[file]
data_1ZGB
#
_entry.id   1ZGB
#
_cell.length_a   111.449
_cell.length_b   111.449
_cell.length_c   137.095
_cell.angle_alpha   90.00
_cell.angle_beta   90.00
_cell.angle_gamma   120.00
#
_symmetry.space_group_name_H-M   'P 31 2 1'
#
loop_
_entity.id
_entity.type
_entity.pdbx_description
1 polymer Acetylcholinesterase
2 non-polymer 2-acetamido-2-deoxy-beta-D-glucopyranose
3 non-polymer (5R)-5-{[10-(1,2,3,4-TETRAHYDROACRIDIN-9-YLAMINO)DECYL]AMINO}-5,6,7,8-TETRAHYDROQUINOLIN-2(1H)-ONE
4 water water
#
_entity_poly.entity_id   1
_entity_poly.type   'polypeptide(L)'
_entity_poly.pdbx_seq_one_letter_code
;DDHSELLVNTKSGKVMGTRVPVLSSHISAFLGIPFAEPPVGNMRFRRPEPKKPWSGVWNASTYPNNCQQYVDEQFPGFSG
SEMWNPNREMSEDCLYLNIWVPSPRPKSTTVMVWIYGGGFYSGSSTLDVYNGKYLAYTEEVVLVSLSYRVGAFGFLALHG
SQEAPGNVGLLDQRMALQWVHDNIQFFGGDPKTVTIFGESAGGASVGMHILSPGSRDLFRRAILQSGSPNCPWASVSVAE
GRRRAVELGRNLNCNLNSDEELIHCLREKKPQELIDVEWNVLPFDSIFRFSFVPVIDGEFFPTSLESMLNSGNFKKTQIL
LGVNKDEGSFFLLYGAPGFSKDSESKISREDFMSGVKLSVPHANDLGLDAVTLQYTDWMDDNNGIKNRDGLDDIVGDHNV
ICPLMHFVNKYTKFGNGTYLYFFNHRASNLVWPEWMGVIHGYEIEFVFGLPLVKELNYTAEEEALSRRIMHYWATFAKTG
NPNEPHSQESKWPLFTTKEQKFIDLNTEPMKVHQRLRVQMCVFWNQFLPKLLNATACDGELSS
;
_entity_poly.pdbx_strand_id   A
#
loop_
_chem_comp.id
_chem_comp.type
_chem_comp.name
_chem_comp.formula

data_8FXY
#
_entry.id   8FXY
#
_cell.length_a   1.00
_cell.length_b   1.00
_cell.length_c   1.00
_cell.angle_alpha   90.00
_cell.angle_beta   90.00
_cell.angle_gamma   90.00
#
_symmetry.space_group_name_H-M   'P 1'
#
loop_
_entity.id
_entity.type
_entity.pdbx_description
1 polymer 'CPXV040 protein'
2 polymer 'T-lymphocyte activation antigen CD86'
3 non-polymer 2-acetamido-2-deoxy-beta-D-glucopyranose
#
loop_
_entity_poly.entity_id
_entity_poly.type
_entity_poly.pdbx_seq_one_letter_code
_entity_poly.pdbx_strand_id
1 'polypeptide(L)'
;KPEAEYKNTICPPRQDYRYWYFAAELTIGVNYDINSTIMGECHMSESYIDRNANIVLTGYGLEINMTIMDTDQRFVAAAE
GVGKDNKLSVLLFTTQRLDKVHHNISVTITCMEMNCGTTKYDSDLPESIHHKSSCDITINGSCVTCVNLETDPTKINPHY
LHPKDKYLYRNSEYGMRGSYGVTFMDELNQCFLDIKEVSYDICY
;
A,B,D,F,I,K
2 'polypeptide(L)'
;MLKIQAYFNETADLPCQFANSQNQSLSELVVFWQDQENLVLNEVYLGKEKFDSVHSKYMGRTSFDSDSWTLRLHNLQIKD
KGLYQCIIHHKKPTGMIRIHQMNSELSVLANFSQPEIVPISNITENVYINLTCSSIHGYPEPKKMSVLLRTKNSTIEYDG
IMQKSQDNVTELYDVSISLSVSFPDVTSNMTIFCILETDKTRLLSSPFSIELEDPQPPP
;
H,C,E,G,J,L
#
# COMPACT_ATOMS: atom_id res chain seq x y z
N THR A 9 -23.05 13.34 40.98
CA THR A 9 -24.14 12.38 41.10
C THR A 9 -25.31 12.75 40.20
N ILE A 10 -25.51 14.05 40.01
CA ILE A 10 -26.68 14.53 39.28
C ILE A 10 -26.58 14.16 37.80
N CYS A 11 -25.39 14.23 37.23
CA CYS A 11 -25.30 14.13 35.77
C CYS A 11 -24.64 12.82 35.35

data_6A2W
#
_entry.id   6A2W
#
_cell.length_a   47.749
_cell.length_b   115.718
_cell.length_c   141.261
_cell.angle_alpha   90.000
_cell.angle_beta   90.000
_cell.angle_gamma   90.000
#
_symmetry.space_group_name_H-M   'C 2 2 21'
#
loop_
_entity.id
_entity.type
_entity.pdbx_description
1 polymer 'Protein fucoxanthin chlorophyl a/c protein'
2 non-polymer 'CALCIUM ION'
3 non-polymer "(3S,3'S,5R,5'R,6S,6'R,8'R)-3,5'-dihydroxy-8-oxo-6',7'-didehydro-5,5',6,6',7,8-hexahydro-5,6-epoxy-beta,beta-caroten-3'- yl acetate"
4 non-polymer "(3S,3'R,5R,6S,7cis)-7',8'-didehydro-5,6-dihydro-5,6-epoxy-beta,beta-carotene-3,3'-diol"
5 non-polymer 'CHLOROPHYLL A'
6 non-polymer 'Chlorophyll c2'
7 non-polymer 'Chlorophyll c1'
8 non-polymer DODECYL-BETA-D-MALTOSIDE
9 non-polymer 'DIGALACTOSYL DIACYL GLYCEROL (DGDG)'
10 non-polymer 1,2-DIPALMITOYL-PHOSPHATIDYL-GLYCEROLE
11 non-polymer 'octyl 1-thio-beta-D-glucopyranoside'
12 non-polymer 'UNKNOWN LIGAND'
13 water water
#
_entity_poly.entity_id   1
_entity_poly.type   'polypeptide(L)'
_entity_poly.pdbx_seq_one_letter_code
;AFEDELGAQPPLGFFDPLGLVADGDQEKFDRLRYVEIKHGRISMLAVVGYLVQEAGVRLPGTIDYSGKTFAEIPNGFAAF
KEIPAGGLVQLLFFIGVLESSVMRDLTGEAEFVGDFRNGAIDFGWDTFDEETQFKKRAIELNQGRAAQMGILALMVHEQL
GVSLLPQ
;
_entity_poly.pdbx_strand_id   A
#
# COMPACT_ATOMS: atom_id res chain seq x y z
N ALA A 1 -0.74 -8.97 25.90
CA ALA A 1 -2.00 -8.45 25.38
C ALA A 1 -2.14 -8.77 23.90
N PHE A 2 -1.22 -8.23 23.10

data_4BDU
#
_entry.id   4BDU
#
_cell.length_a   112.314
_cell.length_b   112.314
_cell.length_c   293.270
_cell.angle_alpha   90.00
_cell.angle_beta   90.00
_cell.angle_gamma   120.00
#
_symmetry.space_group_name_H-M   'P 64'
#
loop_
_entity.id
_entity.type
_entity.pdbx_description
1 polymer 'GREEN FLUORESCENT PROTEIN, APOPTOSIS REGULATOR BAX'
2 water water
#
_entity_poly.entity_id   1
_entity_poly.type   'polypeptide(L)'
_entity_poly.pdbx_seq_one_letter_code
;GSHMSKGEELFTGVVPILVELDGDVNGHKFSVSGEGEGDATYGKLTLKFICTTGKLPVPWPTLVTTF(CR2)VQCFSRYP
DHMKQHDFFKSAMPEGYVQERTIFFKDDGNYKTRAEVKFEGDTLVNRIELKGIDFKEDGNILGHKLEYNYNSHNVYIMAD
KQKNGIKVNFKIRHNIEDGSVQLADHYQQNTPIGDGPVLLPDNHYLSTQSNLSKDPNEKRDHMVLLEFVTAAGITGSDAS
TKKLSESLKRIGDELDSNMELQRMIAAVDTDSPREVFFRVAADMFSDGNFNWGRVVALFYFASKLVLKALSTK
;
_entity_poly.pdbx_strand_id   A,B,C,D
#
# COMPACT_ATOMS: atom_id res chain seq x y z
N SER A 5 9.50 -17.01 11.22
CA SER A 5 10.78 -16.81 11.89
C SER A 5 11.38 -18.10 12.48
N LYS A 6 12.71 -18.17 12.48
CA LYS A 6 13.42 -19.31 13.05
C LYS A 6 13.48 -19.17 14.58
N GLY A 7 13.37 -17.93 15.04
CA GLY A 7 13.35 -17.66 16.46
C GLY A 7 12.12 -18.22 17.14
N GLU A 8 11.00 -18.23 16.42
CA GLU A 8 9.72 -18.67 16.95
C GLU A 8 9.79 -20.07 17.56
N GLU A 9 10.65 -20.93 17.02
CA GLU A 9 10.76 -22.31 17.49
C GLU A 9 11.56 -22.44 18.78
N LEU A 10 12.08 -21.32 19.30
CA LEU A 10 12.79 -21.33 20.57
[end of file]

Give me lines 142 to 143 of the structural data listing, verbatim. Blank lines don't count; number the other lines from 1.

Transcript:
_cell.angle_alpha   90.00
_cell.angle_beta   90.00